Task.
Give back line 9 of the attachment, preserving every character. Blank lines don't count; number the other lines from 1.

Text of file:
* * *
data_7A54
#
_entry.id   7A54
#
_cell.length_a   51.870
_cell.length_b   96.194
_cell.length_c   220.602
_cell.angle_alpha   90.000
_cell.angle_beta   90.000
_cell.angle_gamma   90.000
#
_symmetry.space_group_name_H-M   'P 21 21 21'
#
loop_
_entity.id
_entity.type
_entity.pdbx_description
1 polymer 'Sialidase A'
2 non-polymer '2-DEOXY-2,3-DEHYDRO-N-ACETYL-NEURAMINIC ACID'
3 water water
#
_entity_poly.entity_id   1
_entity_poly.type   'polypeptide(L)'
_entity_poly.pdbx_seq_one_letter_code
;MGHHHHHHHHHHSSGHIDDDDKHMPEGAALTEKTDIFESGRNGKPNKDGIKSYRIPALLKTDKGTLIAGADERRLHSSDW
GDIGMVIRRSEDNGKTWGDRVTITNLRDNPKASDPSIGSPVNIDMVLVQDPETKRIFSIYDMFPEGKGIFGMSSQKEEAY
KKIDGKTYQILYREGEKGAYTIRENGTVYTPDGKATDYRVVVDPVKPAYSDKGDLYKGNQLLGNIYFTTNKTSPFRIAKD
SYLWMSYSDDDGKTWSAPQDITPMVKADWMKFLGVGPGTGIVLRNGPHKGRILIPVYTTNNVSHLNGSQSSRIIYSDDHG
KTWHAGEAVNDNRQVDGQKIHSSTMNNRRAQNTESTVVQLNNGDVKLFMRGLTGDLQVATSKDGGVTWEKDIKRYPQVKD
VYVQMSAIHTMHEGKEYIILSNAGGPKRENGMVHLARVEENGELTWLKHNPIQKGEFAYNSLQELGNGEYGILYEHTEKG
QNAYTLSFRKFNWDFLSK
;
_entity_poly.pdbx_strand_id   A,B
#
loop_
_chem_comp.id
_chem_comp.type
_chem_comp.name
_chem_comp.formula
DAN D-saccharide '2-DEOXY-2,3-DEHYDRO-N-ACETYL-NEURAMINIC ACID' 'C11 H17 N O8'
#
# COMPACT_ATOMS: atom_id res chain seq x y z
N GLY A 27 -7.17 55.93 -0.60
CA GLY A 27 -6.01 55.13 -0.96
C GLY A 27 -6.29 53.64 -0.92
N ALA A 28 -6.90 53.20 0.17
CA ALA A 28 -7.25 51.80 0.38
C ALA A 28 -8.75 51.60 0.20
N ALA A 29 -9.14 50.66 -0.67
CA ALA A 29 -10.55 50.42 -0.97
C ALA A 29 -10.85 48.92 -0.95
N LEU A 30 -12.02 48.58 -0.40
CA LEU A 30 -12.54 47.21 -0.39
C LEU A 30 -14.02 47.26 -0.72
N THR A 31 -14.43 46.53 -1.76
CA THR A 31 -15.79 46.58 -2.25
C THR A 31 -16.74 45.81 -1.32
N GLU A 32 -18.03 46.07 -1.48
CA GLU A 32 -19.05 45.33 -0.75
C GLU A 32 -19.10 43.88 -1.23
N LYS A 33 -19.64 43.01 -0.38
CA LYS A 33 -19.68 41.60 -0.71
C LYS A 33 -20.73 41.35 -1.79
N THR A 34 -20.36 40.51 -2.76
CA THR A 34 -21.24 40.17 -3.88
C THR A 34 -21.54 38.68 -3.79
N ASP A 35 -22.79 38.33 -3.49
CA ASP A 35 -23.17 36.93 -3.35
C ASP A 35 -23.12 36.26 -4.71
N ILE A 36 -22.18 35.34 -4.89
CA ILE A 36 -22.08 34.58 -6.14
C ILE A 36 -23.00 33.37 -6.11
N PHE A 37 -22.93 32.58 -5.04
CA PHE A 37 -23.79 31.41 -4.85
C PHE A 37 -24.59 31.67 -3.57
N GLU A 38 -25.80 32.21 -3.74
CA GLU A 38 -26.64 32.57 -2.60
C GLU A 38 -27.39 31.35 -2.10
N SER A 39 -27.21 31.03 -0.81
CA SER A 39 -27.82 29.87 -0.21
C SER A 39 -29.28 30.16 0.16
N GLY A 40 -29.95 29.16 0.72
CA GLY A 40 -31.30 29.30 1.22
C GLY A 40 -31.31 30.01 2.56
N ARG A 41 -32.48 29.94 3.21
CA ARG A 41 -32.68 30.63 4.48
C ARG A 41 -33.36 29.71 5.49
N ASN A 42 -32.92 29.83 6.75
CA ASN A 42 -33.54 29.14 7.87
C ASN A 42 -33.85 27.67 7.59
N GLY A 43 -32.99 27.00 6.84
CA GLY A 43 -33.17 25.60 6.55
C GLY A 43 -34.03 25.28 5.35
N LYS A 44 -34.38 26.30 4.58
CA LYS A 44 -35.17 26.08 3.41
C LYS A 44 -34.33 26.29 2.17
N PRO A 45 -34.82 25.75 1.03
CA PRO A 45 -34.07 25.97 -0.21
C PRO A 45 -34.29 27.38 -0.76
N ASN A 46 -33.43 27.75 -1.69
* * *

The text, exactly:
_cell.angle_beta   90.000